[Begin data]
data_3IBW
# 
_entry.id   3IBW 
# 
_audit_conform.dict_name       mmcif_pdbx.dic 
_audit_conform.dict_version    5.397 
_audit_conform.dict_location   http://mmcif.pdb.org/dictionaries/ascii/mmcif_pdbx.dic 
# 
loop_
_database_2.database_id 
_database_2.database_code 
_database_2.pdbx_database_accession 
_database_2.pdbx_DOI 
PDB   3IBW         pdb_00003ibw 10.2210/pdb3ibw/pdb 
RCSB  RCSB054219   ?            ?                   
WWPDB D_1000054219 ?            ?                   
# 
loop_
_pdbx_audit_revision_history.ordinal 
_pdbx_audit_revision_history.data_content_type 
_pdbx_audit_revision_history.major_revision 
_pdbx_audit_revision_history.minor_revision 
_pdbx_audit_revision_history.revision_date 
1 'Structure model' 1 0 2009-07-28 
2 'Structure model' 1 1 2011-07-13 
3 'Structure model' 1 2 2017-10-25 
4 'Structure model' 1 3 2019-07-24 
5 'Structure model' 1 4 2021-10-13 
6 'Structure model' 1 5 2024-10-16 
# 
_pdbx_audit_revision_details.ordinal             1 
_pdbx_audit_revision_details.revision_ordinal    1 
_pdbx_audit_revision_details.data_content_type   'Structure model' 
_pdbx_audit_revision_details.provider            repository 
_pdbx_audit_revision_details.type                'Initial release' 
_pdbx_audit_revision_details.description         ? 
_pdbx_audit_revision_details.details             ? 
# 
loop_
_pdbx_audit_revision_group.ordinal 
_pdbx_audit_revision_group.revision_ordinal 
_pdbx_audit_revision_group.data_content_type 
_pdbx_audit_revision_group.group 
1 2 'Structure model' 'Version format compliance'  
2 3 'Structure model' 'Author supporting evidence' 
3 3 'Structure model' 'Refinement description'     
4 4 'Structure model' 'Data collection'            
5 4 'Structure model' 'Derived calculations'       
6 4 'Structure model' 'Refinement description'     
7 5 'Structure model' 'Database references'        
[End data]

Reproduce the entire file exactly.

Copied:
data_3IBW
# 
_entry.id   3IBW 
# 
_audit_conform.dict_name       mmcif_pdbx.dic 
_audit_conform.dict_version    5.397 
_audit_conform.dict_location   http://mmcif.pdb.org/dictionaries/ascii/mmcif_pdbx.dic 
# 
loop_
_database_2.database_id 
_database_2.database_code 
_database_2.pdbx_database_accession 
_database_2.pdbx_DOI 
PDB   3IBW         pdb_00003ibw 10.2210/pdb3ibw/pdb 
RCSB  RCSB054219   ?            ?                   
WWPDB D_1000054219 ?            ?                   
# 
loop_
_pdbx_audit_revision_history.ordinal 
_pdbx_audit_revision_history.data_content_type 
_pdbx_audit_revision_history.major_revision 
_pdbx_audit_revision_history.minor_revision 
_pdbx_audit_revision_history.revision_date 
1 'Structure model' 1 0 2009-07-28 
2 'Structure model' 1 1 2011-07-13 
3 'Structure model' 1 2 2017-10-25 
4 'Structure model' 1 3 2019-07-24 
5 'Structure model' 1 4 2021-10-13 
6 'Structure model' 1 5 2024-10-16 
# 
_pdbx_audit_revision_details.ordinal             1 
_pdbx_audit_revision_details.revision_ordinal    1 
_pdbx_audit_revision_details.data_content_type   'Structure model' 
_pdbx_audit_revision_details.provider            repository 
_pdbx_audit_revision_details.type                'Initial release' 
_pdbx_audit_revision_details.description         ? 
_pdbx_audit_revision_details.details             ? 
# 
loop_
_pdbx_audit_revision_group.ordinal 
_pdbx_audit_revision_group.revision_ordinal 
_pdbx_audit_revision_group.data_content_type 
_pdbx_audit_revision_group.group 
1 2 'Structure model' 'Version format compliance'  
2 3 'Structure model' 'Author supporting evidence' 
3 3 'Structure model' 'Refinement description'     
4 4 'Structure model' 'Data collection'            
5 4 'Structure model' 'Derived calculations'       
6 4 'Structure model' 'Refinement description'     
7 5 'Structure model' 'Database references'        